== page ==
It’s been quite a while since I’ve cleared one of internal disks in my Netra t105 to bring it under ZFS control. As a result, I now have a 33Gb zfs-pool to experiment with. Today I had some spare time, so I decided to share with you the very basics of managing ZFS filesystems.
So this is the ZFS pool I have:
solaris# zpool list NAME SIZE USED AVAIL CAP HEALTH ALTROOT stock 33.8G 2.40G 31.4G 7% ONLINE -
And like I said, it has only one drive in it:
solaris# zpool status pool: stock state: ONLINE scrub: scrub stopped with 0 errors on Tue Jan 17 21:00:45 2006 config: NAME STATE READ WRITE CKSUM stock ONLINE 0 0 0 c0t1d0 ONLINE 0 0 0
By default, when you create a zfs-pool, all of its disk space is represented as a single filesystem with the same name. This filesystem also gets a mountpoint with the same name and is automatically mounted off /. So, after doing a zpool create (here is my example) you can immediately start working with your newly made filesystem.
At the moment I’ve got only 1 additional filesystem created, I use it for Oracle 10g. So here’s how it looks:
solaris# zfs list NAME USED AVAIL REFER MOUNTPOINT stock 2.40G 31.1G 8.50K /stock stock/oracle 2.32G 693M 2.32G /stock/oracle
According to ZFS concepts, all the newly made filesystems may use all the available disk space of the zfs-pool they belong to. So, when I create another filesystem in my stock pool, this filesystem has more than 30Gb available to it:
solaris# zfs create stock/try solaris# zfs list NAME USED AVAIL REFER MOUNTPOINT stock 2.40G 31.1G 9.5K /stock stock/oracle 2.32G 693M 2.32G /stock/oracle stock/try 8K 31.1G 8K /stock/try
To make sure that some of your filesystems don’t eat up all the available disk space, you have to limit them. And it’s very easily done so:
solaris# zfs set quota=512m stock/try solaris# zfs list NAME USED AVAIL REFER MOUNTPOINT stock 2.40G 31.1G 9.5K /stock stock/oracle 2.32G 693M 2.32G /stock/oracle stock/try 8K 512M 8K /stock/try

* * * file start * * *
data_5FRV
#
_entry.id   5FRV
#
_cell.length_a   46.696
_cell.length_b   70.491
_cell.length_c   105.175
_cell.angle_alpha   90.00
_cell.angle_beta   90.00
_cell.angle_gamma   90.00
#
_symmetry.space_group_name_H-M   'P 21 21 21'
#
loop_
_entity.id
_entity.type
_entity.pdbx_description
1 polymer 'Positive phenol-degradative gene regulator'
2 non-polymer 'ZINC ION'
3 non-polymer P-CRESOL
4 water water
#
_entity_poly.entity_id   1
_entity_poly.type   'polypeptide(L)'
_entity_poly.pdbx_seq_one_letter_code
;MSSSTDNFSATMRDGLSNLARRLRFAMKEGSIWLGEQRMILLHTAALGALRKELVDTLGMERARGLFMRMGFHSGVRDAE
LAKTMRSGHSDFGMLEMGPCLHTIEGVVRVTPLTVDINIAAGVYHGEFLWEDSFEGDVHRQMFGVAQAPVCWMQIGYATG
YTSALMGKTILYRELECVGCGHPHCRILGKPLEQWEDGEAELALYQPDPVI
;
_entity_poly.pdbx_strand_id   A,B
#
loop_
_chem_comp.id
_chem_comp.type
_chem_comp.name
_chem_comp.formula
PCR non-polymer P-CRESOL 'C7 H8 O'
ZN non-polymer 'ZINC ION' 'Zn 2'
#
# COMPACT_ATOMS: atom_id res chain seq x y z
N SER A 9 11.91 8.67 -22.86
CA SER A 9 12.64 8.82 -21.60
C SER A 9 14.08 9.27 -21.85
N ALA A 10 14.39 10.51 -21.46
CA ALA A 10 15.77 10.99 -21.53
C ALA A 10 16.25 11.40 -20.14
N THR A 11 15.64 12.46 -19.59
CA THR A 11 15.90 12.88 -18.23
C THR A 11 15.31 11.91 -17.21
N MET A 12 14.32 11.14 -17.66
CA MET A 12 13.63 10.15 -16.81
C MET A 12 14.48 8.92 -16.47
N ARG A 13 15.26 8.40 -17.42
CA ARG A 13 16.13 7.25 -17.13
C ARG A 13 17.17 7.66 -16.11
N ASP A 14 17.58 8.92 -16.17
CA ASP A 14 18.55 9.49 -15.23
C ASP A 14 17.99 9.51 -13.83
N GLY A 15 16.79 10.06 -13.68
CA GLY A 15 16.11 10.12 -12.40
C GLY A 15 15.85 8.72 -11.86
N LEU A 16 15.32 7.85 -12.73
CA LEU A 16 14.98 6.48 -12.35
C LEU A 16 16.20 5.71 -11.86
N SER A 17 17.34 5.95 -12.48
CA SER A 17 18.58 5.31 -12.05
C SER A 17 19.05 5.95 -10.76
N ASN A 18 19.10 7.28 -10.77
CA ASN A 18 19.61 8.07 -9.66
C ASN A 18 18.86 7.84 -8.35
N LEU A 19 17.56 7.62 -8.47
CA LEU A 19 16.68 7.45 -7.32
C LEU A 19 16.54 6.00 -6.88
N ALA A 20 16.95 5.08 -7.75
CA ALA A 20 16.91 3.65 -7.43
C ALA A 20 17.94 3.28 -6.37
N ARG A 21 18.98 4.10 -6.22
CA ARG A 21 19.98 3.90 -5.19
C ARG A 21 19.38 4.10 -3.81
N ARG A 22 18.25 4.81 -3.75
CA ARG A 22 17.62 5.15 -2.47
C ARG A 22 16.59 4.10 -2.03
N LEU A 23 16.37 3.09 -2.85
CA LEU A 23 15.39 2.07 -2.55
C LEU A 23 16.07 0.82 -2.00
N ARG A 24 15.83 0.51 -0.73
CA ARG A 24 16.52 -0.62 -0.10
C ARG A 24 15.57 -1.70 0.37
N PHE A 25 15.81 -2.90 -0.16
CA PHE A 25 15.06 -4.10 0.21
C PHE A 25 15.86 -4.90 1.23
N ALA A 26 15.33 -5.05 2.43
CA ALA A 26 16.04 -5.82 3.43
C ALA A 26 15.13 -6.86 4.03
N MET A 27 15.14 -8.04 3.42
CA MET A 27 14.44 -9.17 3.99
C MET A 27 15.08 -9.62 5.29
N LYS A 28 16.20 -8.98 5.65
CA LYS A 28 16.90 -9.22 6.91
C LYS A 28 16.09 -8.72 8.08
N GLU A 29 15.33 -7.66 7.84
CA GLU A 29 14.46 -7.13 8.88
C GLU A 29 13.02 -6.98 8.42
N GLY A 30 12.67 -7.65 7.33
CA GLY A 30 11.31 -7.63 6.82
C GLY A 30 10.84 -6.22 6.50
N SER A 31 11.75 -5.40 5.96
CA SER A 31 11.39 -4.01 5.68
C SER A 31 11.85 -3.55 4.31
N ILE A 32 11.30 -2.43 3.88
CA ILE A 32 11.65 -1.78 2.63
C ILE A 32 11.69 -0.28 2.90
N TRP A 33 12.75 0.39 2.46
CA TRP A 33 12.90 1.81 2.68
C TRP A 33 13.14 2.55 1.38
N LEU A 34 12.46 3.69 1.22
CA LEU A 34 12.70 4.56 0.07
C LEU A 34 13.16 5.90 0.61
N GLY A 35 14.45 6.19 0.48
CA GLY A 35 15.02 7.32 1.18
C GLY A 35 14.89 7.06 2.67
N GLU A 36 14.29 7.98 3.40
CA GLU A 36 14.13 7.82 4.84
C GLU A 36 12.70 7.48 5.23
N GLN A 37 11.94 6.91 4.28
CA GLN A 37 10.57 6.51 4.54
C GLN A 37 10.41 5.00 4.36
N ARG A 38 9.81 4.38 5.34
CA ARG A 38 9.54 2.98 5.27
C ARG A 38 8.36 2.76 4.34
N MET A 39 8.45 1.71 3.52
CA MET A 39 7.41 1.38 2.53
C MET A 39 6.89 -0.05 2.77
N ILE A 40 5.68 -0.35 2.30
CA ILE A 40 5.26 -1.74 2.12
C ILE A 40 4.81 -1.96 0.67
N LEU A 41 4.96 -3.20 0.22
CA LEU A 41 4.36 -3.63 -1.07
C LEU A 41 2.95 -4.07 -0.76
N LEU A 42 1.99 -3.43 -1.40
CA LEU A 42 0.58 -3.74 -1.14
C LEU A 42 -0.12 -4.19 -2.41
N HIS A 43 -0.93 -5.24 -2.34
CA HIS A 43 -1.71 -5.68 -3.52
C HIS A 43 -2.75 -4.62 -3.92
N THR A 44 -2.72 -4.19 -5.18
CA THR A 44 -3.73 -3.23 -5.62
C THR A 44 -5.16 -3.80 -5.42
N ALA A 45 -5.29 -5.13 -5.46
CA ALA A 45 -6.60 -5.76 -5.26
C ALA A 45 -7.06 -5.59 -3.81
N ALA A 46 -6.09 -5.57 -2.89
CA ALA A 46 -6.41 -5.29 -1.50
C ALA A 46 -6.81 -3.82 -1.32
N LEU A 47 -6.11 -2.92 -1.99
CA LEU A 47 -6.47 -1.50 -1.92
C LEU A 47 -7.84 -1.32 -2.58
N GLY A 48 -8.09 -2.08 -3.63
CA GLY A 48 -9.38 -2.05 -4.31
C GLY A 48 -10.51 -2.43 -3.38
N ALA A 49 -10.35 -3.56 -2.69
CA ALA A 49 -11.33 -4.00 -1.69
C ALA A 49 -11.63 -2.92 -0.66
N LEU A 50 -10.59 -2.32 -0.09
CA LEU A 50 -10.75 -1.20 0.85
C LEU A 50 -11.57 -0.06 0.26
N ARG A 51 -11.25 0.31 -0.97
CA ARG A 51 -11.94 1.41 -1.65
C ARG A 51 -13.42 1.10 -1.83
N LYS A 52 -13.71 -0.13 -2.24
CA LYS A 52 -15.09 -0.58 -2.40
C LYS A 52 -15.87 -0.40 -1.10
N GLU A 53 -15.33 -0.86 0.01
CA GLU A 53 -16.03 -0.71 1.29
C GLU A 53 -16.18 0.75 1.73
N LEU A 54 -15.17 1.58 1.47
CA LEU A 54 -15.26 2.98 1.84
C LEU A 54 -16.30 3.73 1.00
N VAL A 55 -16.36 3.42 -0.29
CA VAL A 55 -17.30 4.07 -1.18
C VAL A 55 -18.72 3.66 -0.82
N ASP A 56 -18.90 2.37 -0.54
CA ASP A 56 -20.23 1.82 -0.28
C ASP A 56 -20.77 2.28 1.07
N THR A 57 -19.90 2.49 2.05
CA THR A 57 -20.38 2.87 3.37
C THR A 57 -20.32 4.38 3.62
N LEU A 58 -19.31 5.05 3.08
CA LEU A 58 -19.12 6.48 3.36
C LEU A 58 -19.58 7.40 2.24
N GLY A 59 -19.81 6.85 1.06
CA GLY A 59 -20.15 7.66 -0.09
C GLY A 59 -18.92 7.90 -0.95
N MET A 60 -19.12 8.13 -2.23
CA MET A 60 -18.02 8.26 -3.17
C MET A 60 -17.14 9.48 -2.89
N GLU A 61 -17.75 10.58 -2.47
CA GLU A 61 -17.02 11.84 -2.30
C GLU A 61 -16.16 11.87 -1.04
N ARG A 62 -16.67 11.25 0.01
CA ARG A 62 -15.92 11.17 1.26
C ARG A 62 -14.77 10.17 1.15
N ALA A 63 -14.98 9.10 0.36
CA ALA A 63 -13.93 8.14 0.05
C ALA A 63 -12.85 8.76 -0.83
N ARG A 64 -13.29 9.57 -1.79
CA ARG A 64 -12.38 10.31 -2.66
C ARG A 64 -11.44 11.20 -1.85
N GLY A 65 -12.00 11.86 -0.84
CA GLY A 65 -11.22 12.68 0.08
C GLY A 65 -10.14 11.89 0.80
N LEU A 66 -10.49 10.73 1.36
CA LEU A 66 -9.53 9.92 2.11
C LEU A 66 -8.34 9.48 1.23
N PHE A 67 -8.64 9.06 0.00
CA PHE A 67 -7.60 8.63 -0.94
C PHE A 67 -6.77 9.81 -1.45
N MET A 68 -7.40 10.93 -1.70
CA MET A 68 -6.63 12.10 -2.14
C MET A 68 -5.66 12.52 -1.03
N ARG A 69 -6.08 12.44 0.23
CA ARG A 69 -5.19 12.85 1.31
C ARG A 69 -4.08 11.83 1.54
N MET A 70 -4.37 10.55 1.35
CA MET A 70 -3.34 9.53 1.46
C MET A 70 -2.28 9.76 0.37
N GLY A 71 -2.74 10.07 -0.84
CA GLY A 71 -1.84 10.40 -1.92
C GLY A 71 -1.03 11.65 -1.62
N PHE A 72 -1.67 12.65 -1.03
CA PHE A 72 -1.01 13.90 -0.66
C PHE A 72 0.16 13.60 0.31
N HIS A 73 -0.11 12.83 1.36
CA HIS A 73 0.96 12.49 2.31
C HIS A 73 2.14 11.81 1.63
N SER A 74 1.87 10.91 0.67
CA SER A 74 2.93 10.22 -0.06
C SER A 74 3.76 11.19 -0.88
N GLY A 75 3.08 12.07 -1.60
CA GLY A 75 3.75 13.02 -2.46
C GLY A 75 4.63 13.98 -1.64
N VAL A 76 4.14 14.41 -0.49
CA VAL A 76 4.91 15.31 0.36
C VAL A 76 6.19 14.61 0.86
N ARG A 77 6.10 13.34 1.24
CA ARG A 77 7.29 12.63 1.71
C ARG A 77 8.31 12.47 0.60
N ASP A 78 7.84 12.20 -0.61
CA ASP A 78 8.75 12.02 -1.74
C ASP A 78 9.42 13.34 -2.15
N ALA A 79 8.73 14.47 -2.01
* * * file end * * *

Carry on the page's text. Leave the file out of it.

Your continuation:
As you have probably guessed, quota is the parameter name, while set is a keyword to alter parameters values. There is quite a number of ZFS filesystem parameters, and most of them you can modify, but there are also some which are read-only. Here's an example of such a parameter, and you can see what happens if you try modifying them:
solaris# zfs get mounted stock/try NAME PROPERTY VALUE SOURCE stock/try mounted yes - solaris# zfs set mounted=on stock/try cannot set mounted property: read-only property
You can find the full list of ZFS filesystem parameters on the man page for zfs, as for me – I’ll show you only 1 more parameter today, and a very useful one in my opinion: a mount point. As all the rest things about ZFS, this parameter is very easy to change, and you even have the filesystem automatically remounted for you:
solaris# df -k | grep ^stock stock 35112960 8 32597478 1% /stock stock/oracle 3145728 2436188 709540 78% /stock/oracle stock/try 524288 8 524280 1% /stock/try solaris# zfs set mountpoint=/try stock/try solaris# df -k | grep ^stock stock 35112960 8 32597478 1% /stock stock/oracle 3145728 2436188 709540 78% /stock/oracle stock/try 524288 8 524280 1% /try
I left the df output intentionally here, to show that there were no additional manipulations made to the try filesystem – it really is this easy!
I guess that’s enough for today – so next time I’ll tell you about few more useful ZFS filesystem parameters. Good luck with your experiments!